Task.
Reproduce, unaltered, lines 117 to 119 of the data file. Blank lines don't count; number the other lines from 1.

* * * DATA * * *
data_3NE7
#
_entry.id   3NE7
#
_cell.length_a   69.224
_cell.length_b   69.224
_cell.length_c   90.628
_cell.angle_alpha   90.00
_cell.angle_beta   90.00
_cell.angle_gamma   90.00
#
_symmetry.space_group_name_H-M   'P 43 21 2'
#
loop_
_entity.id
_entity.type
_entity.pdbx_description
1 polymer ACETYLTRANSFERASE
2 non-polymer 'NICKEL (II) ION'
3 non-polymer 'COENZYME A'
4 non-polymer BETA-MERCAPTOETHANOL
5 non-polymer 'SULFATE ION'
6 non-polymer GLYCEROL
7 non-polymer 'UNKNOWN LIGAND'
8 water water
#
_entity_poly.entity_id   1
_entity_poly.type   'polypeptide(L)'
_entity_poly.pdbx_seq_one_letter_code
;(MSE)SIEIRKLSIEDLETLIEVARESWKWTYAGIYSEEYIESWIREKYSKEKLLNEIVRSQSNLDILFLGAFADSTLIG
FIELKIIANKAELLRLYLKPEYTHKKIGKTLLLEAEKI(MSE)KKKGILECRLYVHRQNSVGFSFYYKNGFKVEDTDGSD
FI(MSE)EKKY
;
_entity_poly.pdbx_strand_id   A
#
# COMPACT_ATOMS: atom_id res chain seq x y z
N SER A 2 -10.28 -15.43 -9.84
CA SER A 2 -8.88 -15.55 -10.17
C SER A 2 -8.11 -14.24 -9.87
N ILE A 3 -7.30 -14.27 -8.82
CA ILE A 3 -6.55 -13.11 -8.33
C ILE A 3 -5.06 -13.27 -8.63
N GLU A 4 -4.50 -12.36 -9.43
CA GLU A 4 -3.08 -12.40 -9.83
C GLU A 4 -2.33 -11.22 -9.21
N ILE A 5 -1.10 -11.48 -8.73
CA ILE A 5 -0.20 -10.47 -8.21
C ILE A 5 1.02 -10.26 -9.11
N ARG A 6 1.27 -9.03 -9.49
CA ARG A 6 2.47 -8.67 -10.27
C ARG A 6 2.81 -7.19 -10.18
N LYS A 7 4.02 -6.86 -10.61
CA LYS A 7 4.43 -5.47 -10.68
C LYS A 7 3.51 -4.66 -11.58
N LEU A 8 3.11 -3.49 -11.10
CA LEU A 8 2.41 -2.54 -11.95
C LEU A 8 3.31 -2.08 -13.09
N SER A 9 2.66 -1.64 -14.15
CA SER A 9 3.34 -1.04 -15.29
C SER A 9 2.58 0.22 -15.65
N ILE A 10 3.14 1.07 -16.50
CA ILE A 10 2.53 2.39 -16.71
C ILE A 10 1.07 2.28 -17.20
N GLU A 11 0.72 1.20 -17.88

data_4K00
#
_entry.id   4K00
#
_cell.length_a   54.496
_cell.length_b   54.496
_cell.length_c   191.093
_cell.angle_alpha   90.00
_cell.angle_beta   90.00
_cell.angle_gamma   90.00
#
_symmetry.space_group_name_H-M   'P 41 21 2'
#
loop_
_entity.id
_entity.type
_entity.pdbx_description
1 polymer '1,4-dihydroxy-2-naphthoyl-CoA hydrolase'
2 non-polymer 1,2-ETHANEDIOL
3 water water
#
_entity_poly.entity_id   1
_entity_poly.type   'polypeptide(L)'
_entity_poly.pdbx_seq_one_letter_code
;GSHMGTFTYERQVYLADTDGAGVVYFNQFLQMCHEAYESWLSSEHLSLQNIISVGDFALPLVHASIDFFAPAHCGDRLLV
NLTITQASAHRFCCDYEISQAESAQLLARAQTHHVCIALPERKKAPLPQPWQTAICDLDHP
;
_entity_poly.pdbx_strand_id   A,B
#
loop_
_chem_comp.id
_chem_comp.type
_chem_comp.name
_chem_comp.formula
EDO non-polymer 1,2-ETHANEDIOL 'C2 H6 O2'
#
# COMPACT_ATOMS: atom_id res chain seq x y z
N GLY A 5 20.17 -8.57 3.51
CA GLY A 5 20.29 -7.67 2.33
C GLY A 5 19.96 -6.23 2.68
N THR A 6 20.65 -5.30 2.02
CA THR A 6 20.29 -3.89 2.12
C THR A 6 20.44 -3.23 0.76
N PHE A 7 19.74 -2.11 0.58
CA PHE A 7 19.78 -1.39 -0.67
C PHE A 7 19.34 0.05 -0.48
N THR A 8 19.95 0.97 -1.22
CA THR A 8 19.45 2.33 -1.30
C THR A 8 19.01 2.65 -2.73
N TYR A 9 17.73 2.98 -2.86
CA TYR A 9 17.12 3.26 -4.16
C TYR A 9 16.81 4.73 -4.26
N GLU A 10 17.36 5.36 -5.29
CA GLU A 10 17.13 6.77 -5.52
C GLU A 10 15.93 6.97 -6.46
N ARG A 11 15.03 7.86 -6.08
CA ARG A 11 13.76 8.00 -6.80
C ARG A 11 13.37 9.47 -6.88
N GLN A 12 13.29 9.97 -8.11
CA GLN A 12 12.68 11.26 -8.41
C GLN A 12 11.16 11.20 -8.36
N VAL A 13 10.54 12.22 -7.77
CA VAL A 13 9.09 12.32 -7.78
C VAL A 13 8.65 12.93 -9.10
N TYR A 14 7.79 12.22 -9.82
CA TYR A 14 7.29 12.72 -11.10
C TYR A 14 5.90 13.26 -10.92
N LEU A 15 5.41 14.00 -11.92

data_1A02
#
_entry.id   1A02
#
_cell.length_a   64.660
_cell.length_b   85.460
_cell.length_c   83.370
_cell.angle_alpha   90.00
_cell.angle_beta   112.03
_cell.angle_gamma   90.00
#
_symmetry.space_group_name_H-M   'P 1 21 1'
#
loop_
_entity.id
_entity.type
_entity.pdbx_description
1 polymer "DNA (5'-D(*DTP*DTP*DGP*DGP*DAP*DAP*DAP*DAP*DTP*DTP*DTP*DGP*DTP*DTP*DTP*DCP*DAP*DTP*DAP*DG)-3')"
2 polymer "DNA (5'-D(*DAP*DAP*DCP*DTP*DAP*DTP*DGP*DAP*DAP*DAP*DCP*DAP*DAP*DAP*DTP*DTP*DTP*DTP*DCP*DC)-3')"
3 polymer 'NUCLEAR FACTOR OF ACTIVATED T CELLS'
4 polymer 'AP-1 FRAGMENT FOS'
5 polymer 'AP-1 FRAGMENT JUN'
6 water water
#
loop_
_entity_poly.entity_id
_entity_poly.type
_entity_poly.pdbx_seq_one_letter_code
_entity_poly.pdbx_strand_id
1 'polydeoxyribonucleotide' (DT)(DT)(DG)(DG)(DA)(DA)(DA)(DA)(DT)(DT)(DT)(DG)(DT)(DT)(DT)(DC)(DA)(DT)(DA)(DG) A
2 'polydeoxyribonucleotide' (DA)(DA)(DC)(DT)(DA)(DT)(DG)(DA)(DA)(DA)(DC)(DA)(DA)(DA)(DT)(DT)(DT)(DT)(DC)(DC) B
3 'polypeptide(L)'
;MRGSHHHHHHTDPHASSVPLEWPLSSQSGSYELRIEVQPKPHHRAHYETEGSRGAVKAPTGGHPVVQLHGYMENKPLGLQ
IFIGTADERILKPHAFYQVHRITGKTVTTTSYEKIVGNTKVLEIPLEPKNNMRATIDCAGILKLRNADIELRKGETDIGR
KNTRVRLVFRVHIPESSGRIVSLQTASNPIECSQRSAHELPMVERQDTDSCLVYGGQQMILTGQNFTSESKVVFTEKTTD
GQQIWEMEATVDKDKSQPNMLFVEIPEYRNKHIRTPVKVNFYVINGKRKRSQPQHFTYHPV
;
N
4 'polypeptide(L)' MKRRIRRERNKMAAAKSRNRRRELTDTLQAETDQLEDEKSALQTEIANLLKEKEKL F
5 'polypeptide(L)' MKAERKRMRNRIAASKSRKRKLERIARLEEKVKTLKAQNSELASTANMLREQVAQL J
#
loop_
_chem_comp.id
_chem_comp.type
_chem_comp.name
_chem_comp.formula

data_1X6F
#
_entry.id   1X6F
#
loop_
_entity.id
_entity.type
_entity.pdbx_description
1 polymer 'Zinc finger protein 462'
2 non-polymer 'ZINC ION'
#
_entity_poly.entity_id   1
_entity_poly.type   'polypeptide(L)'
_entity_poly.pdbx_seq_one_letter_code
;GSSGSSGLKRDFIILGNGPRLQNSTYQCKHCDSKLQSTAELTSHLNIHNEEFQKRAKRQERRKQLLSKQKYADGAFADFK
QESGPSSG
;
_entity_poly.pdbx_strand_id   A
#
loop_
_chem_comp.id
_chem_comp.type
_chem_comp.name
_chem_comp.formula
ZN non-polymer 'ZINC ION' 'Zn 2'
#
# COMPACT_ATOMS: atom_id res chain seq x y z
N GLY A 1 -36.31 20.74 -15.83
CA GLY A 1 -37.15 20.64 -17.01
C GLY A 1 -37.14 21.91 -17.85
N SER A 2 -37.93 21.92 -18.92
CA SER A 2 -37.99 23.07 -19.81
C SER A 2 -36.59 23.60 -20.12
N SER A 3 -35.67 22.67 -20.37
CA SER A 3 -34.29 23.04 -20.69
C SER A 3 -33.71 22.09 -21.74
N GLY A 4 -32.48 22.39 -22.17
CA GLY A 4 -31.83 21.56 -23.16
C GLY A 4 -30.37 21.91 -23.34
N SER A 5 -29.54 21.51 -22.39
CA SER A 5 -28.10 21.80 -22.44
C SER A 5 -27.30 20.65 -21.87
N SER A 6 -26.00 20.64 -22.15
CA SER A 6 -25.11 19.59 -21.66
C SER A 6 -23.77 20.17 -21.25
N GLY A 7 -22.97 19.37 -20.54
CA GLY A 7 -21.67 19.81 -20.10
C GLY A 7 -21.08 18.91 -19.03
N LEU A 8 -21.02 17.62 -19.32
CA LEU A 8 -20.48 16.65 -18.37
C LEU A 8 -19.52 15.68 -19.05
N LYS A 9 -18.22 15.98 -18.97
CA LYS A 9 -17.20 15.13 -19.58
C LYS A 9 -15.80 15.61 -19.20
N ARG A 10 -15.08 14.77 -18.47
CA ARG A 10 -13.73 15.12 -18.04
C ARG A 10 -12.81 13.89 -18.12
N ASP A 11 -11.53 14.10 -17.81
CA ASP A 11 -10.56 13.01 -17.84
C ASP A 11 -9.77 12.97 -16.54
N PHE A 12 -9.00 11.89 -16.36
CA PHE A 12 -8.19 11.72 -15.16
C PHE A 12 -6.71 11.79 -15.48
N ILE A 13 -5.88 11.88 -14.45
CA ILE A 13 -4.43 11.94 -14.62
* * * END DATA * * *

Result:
N GLU A 10 17.36 5.36 -5.29
CA GLU A 10 17.13 6.77 -5.52
C GLU A 10 15.93 6.97 -6.46